Writing a Dissertation

Richard Fording 's Proposed Dissertation Outline

Chapter One: Introduction - - Tells reader what the topic area is. Extremely general and short.

Chapter Two: Literature Review - - Most people use this chapter to pay homage to some, excoriate others. You should try to make it useful. Since the lit review precedes your theory chapter, you can use the lit review to set up your theory as being a monumental contribution to the literature. In other words, organize the lit review around weaknesses/gaps that your theory (and your subsequent analysis) addresses.

Chapter Three: Theory - - Maybe the most important chapter, it tells readers specifically what your theory/model is. Length is determined by how large a contribution you are making. You should keep the language very general (at the conceptual level), but give a few examples to elucidate difficult conceptual issues. There is no lit review in this chapter, but the theory should flow directly from the weaknesses outlined in the previous chapter (so it is appropriate to reference this work as you develop the theory). The hypotheses you test are introduced, elucidated and listed in this chapter.

Chapter Four: Operationalizations - - You explain how each concept in your theory and hypotheses is operationalized, as well as where your data come from. Some brief lit citations may be appropriate here discussing how others have operationalized. But be brief.

Chapter Five: Empirical Evaluation - - First, succinctly restate your hypotheses. Then explain and justify the statistical/methodological procedure you employ. Present the results. More tables are better to a point. Every table should be relevant to one of the hypotheses being tested. If you replicate your results with some other data or some other technique, you probably just want to mention in a footnote or in the text what the results were and push any tables for such a replication into an appendix. Be sure to state explicitly how your hypotheses fared. Don’t make your reader work too hard to know whether your expectations were borne out. Any literature references in this chapter should be either parenthetical or should be limited only to technical matters. (Note: Those using some type of qualitative research design, such as case studies, present results here as well. If you are doing a comparative case study dissertation, this chapter may be a series of short chapters about each case.)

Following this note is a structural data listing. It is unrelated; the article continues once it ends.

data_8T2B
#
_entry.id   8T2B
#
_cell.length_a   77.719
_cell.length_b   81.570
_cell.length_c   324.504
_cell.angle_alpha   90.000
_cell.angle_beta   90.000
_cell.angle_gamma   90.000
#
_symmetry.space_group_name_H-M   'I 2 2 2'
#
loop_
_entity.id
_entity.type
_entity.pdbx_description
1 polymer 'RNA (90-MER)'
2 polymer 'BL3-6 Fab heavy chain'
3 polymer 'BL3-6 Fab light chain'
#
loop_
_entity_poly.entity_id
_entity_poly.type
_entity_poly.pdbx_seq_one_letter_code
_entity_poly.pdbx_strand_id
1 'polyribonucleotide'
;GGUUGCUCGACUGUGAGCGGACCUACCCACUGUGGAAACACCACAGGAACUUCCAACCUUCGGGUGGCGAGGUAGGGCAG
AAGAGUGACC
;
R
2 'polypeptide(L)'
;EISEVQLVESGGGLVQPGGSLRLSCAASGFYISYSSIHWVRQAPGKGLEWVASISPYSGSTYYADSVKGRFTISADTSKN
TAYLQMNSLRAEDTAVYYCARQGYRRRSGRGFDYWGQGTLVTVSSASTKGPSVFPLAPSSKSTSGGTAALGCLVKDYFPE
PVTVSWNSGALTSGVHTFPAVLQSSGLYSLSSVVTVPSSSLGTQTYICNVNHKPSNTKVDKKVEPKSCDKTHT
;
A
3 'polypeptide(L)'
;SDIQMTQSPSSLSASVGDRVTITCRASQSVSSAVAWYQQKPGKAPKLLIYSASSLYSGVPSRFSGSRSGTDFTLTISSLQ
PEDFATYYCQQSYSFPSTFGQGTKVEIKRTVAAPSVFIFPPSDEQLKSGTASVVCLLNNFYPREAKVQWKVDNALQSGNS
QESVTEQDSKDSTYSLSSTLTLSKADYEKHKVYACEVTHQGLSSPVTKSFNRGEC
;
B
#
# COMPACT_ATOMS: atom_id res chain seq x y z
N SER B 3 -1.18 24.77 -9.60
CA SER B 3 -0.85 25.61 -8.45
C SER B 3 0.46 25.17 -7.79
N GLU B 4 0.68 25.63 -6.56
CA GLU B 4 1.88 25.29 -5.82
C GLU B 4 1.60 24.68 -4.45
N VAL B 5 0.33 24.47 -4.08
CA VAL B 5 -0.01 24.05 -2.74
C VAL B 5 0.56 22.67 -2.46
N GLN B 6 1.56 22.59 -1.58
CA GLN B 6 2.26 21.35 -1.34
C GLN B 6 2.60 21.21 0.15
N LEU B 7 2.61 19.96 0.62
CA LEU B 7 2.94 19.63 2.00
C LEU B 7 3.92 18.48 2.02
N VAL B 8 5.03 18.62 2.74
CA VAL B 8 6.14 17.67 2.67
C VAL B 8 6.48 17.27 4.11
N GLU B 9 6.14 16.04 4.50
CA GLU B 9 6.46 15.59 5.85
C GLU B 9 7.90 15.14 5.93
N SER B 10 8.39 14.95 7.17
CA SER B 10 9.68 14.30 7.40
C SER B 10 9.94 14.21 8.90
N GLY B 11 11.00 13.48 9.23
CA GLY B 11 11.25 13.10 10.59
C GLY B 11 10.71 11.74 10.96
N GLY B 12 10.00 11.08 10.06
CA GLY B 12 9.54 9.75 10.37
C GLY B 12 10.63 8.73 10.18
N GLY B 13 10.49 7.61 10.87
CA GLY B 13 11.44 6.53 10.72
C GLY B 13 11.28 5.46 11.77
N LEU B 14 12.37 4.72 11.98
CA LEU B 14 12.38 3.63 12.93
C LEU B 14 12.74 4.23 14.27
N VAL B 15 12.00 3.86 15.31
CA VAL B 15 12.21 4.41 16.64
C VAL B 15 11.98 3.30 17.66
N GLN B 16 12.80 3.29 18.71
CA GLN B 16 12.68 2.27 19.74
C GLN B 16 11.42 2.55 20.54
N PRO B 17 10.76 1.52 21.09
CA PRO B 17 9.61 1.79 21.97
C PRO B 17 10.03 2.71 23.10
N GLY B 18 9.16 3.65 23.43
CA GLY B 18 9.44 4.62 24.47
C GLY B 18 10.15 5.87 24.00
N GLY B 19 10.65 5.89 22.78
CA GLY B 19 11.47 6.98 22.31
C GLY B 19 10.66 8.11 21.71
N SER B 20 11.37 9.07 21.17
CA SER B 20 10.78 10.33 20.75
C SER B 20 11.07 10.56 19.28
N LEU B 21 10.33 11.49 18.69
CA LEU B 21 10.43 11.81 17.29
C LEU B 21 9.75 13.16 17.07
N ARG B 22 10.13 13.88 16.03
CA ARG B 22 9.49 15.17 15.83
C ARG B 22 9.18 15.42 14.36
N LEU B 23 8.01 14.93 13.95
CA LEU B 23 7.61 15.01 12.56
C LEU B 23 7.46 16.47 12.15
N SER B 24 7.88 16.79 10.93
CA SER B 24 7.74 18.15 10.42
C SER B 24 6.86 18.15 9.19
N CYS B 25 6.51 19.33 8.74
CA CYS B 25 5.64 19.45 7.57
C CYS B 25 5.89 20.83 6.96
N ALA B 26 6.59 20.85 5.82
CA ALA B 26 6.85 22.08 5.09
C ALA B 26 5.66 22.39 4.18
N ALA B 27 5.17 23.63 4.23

Chapter Six: Additional Empirical Considerations - - This is an optional chapter. If your analysis produces some paradox, or some puzzle, or you are aware of some situation that might negate your results, it is probably helpful to address them in a chapter like this.

Chapter Seven: Implications - - Pay a lot of attention to this chapter. This is where you bring the dissertation together. You explain the importance of your work. Show how your results might be generalized to a wide range of alternate areas of interest.

Chapter Eight: Summary and Conclusion(s) - - Summarize the dissertation, briefly restate the main conclusions, and suggest avenues for future work.

Appendixes - - If your data are self-collected, an appendix presenting and explaining the data is useful, if not suggested. If your operationalizations are controversial or especially novel, you may want an appendix to explain further. An appendix is a good place to present the results of alternate tests. If your dissertation is formal, a mathematical proof appendix is often expected.

Dissertating with Success

The Topic as Part of Your Academic Identity – Your dissertation is the most important component of your "academic identity." This is extremely important because you will be hired based on this identity.

Elements of your Academic Identity:

  • Dissertation: This is probably the most important dimension on which you are evaluated. If your are applying to a department that is looking for someone who does work in a specific subfield, it will be extremely difficult to get past the first cut if your dissertation cannot be framed as fitting into this subfield.
  • Advisor: Who your advisor is automatically adds credibility to your expertise. But this really only works when your advisor has established a reputation in the general area that your work is in!!